Credit cards won't help you much
When I first saw United's changes, I was not happy, but I had hope that cobranded credit cards could become a very important piece of the equation, because it's common for credit cards to help you earn elite status across most programs. Currently, $25,000 in annual spending on many of the United cards exempts you from the elite status spending requirements up through the Platinum status level. But the credit cards will not be a lifeboat in this new program.
You'll get just 500 PQPs with $12,000 in spending and an additional 500 PQPs with another $12,000 in spending on the cards. Those PQPs will only count through earning the Platinum status level, though some legacy cards will count the PQPs through the 1K level.
But really — $24,000 in annual spending on a card only gets you 1,000 PQPs? That seems very weak.
Some Delta American Express credit card holders can essentially charge their way to top-tier status. It isn't easy, but it's an option at least.
My local frozen yogurt shop has a rewards program that looks a lot like this one. You earn one point for every dollar you spend on yogurt and toppings. Once you spend $75, you get a $5 credit on your next cup. The difference is that the whole family's spending can count on your one ice cream account, but it's a rebate program where everything you are given is tied to what you spend. You sign-up because you might as well earn some free dessert, but it's not particularly fun or exciting. It's not a game, it's not a puzzle, it's not something that encourages you to spend more or come in on Saturday to get that one extra cone before the end of the week to unlock more sprinkles.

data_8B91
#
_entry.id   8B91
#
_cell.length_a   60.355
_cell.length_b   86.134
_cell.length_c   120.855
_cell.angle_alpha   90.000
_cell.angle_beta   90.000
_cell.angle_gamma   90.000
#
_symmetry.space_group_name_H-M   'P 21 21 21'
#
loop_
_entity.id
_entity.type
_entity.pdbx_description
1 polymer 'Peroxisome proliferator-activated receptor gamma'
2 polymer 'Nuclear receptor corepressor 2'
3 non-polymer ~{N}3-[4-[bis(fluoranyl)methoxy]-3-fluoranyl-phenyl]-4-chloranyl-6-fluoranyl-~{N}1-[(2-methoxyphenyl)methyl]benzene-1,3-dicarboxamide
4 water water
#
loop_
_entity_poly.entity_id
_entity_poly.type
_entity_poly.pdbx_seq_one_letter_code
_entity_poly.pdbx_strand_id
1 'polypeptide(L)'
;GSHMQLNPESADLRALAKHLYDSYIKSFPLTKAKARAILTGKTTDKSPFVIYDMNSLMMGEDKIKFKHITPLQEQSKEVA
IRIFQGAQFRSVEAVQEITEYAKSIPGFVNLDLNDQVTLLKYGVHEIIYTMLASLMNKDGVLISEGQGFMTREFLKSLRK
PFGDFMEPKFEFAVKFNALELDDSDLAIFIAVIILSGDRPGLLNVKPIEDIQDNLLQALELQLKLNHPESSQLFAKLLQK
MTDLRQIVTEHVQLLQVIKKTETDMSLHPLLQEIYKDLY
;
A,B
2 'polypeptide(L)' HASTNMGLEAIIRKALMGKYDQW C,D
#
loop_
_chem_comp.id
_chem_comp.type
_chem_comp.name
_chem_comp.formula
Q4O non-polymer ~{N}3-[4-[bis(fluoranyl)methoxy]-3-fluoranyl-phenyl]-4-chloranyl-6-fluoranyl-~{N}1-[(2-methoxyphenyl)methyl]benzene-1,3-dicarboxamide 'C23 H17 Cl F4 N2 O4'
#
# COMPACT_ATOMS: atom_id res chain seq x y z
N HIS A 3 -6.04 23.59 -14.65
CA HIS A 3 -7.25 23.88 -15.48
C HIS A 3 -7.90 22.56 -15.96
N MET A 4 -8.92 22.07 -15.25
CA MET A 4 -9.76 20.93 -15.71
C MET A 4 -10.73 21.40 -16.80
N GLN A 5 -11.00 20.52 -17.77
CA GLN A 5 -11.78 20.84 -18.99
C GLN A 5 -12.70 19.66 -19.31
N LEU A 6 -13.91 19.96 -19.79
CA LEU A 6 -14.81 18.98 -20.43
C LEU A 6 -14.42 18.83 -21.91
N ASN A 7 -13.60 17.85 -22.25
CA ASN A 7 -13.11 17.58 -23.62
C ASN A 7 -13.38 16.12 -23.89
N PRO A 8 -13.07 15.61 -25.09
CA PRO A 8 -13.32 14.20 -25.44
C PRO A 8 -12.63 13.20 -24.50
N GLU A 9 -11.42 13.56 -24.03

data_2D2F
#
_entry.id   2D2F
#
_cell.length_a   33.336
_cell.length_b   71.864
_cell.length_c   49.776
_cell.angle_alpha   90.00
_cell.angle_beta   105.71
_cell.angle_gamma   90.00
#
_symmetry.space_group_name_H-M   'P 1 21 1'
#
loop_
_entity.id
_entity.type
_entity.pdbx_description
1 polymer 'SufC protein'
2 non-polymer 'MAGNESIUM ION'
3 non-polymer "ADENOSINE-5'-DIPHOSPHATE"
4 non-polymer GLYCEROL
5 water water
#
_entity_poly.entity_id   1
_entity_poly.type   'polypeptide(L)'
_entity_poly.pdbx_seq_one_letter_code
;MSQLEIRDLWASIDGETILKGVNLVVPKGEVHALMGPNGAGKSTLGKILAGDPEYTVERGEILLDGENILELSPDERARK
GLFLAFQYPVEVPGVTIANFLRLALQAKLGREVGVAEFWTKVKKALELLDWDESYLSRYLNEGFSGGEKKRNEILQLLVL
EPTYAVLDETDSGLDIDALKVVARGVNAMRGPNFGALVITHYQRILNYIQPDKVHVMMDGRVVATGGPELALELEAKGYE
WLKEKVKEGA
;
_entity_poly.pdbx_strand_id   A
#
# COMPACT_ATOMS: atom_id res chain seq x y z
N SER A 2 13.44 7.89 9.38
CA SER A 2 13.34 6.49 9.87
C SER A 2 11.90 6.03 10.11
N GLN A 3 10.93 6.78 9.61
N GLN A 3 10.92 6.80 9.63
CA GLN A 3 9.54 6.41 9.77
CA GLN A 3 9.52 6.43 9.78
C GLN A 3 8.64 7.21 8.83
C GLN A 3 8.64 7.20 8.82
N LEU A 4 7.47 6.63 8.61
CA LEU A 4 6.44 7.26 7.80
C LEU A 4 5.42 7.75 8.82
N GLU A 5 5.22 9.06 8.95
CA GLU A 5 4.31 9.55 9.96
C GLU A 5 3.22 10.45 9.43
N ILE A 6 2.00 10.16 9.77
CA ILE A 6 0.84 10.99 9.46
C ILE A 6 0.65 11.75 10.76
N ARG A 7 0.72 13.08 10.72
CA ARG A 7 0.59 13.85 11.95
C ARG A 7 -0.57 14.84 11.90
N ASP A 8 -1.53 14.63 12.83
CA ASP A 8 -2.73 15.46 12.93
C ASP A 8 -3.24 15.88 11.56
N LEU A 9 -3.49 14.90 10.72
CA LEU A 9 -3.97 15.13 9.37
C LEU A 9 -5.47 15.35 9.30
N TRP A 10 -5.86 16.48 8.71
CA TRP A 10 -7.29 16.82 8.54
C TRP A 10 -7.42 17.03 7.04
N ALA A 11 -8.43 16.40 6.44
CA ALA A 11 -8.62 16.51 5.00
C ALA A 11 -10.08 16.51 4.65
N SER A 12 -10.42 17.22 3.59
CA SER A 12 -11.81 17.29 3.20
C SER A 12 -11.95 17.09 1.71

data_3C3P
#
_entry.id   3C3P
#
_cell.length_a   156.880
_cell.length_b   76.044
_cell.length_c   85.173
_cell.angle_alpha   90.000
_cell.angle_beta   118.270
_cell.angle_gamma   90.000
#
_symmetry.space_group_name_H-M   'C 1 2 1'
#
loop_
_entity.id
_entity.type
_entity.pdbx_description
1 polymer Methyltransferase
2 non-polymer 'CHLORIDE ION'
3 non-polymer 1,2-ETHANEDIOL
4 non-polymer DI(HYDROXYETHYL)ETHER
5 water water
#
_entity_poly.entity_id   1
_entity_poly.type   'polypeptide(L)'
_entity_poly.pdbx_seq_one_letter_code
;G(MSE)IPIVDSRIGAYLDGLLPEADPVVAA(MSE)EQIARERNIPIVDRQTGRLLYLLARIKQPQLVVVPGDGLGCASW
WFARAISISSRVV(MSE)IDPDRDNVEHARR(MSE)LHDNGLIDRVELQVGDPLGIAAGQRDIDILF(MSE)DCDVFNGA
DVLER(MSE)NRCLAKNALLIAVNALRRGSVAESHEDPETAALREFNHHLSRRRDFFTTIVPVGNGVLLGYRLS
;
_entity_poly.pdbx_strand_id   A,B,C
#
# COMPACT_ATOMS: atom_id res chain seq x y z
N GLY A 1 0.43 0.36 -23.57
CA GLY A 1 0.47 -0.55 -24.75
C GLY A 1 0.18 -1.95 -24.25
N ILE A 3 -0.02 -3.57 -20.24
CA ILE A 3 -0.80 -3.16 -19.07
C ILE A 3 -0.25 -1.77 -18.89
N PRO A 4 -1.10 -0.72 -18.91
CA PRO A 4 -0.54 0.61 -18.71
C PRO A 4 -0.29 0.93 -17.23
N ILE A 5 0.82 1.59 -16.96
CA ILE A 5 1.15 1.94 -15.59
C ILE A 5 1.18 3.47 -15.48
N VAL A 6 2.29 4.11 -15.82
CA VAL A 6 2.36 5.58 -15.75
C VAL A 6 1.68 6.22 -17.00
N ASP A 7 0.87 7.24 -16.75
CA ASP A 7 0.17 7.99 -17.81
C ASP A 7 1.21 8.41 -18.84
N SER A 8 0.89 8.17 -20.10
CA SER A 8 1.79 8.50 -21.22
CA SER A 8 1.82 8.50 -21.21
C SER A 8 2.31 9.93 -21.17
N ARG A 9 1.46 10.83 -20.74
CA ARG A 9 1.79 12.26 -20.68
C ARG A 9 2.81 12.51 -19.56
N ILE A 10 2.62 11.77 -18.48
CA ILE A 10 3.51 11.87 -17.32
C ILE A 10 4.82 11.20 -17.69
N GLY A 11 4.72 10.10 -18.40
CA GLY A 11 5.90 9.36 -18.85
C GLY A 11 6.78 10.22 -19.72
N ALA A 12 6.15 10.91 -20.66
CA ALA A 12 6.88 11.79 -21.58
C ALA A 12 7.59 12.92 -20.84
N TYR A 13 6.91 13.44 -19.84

Travel is obviously a little different than a local ice cream shop, but these changes turn what was an absolute star in the frequent flyer world and make it sort of sad. And that makes me a little sad.
Travel is an adventure, and while I'm not a fan of doing mileage runs myself, I do appreciate the journey it takes for a traveler to earn elite status. There's a story for every mile flown. There's something exciting — and almost romantic — about figuring out how it all fits together and where else you need to go to unlock the perks or awards you want. But with one carrier, no more.
Now, United is fine with you saving the stories you have for every mile flown and telling it to someone else. What they want is just your money, lots of your money. By the time we reach 2020, United MileagePlus will be primarily revenue-based when it comes to earning miles, redeeming miles and unlocking elite status. In my world, that's a big deal, and not in the good extra sprinkles sort of way.